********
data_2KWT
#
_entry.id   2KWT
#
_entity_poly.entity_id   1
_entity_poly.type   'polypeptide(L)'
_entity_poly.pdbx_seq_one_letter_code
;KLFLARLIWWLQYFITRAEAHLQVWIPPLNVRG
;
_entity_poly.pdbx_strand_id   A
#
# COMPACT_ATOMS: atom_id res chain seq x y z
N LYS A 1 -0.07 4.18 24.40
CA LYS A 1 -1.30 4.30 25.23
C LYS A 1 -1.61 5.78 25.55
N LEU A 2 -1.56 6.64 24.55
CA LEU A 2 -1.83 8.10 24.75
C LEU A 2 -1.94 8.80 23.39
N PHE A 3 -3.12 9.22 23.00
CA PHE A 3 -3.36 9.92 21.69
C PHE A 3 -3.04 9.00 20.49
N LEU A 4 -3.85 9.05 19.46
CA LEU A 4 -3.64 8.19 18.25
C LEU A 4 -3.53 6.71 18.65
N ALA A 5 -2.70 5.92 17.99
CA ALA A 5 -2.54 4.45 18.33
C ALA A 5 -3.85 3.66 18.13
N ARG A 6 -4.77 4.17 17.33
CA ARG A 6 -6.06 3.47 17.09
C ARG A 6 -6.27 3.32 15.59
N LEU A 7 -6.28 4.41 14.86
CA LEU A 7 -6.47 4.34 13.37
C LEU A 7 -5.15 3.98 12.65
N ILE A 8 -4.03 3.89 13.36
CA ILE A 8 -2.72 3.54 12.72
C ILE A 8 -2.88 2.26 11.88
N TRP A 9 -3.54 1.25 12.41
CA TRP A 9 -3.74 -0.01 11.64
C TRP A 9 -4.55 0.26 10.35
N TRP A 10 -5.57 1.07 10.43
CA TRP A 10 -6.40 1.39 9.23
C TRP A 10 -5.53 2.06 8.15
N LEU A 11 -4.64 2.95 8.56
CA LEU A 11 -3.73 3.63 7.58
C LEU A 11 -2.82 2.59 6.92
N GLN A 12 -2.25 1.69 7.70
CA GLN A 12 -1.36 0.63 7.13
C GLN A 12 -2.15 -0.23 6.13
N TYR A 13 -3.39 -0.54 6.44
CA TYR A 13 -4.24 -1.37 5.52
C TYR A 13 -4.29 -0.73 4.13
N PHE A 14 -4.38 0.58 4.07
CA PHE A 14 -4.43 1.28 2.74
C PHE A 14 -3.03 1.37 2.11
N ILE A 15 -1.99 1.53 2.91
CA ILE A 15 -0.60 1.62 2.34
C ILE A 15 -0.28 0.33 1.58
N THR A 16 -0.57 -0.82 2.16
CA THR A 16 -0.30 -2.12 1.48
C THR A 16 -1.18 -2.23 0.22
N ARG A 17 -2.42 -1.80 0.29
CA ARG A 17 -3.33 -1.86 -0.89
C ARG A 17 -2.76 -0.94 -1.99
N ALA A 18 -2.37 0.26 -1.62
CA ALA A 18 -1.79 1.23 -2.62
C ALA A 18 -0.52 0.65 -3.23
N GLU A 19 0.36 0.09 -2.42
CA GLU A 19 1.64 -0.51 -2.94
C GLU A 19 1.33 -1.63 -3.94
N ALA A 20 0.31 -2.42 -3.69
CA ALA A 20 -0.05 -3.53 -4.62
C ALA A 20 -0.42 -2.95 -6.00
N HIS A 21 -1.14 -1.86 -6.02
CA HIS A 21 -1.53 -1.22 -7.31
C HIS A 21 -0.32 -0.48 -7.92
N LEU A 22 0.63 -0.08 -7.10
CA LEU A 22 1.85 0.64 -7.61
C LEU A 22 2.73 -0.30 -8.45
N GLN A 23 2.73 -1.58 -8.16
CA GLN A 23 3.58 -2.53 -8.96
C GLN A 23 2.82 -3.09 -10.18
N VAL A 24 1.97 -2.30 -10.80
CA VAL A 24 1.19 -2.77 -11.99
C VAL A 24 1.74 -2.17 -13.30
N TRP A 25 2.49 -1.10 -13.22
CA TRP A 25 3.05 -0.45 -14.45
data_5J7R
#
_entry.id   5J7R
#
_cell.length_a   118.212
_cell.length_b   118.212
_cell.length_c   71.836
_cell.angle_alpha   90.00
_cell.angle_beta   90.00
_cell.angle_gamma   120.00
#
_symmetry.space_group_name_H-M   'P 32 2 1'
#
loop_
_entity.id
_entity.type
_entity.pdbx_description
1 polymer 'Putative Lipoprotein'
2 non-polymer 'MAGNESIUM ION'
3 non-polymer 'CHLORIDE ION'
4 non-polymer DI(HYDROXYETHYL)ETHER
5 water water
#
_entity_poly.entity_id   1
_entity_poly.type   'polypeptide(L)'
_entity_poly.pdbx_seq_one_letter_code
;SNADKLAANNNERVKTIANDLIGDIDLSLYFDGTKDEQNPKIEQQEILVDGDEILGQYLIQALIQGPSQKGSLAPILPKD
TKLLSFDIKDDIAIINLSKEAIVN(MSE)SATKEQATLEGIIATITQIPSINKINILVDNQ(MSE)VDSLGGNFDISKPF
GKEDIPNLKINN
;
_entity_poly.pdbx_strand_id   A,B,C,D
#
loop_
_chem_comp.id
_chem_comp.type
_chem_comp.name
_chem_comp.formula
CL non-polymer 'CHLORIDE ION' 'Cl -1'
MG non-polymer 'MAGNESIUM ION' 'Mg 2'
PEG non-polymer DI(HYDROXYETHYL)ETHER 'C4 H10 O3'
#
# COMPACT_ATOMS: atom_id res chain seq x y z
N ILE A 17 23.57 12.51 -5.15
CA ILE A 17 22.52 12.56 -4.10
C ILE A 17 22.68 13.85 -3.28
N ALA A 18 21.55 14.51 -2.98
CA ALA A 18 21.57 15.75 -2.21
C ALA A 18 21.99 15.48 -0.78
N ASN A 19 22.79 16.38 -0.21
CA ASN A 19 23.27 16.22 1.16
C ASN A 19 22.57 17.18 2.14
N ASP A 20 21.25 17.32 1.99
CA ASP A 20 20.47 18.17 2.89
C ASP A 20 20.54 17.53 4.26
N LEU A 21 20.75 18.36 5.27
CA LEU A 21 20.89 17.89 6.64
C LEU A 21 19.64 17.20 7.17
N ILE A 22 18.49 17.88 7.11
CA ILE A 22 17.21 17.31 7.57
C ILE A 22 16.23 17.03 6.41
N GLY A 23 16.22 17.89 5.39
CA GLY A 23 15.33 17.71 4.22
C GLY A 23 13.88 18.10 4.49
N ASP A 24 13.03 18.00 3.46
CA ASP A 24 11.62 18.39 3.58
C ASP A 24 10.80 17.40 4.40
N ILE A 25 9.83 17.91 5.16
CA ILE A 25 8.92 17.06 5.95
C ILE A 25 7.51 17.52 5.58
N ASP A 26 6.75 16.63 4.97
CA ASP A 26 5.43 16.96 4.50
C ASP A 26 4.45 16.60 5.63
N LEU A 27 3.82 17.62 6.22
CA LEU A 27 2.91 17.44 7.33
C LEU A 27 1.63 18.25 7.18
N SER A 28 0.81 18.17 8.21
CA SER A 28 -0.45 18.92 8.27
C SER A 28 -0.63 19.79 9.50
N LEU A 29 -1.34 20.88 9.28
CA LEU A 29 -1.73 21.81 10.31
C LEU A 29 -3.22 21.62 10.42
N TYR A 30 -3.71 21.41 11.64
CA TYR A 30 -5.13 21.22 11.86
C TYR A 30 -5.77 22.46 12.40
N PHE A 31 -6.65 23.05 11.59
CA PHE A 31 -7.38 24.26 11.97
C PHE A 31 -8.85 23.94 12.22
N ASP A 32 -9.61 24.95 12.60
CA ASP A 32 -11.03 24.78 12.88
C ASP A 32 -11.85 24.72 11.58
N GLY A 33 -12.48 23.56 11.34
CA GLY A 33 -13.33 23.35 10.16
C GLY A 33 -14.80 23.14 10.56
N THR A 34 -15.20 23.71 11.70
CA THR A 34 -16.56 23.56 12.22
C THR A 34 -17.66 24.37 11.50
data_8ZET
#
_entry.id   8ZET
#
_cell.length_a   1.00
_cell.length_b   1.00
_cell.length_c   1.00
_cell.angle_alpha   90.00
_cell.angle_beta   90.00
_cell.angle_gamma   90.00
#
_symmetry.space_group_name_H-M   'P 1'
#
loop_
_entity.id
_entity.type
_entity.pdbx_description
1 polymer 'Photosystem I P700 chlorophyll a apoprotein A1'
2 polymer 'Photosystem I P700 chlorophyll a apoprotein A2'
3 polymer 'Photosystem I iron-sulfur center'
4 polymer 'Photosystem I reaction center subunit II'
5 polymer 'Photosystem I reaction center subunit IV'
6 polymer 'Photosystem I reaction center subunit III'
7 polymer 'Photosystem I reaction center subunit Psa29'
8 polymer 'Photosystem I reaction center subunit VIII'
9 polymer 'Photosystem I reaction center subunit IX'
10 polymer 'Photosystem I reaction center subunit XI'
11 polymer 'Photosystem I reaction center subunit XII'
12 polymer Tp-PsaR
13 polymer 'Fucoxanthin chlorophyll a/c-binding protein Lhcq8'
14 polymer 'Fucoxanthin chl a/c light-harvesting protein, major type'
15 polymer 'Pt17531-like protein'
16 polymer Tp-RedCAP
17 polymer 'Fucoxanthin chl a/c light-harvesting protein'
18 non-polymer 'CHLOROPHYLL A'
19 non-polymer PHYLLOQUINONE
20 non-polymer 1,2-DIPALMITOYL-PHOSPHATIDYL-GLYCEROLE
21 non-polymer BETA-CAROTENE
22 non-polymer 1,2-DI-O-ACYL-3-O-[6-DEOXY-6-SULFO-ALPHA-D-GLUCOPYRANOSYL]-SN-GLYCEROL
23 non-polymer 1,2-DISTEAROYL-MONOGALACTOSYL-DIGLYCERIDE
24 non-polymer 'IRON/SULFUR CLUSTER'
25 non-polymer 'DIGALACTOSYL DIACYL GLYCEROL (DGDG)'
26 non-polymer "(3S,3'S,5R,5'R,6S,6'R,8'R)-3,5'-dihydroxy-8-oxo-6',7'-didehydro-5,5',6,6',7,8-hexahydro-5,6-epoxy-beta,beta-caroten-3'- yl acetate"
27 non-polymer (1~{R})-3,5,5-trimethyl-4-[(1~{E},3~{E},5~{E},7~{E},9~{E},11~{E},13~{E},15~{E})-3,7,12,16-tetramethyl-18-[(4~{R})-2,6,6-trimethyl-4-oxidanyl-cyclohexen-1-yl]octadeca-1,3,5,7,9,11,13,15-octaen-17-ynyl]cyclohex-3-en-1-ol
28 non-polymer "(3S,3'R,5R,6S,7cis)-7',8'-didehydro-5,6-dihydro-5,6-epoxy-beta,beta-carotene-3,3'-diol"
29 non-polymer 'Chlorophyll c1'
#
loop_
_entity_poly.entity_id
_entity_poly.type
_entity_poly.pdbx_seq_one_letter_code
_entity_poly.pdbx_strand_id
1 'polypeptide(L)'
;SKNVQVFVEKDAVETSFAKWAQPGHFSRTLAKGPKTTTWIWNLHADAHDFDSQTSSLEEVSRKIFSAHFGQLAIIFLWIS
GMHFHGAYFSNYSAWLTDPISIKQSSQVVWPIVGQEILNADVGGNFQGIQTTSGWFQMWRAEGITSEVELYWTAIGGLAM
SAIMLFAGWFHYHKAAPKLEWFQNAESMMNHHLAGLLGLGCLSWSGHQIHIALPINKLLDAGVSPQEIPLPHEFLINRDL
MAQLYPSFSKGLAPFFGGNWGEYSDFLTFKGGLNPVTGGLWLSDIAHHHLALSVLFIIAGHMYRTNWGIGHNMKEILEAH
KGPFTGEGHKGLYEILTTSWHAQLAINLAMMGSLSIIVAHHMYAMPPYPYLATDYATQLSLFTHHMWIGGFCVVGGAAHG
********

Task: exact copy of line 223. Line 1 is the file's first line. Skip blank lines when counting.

24 non-polymer 'IRON/SULFUR CLUSTER'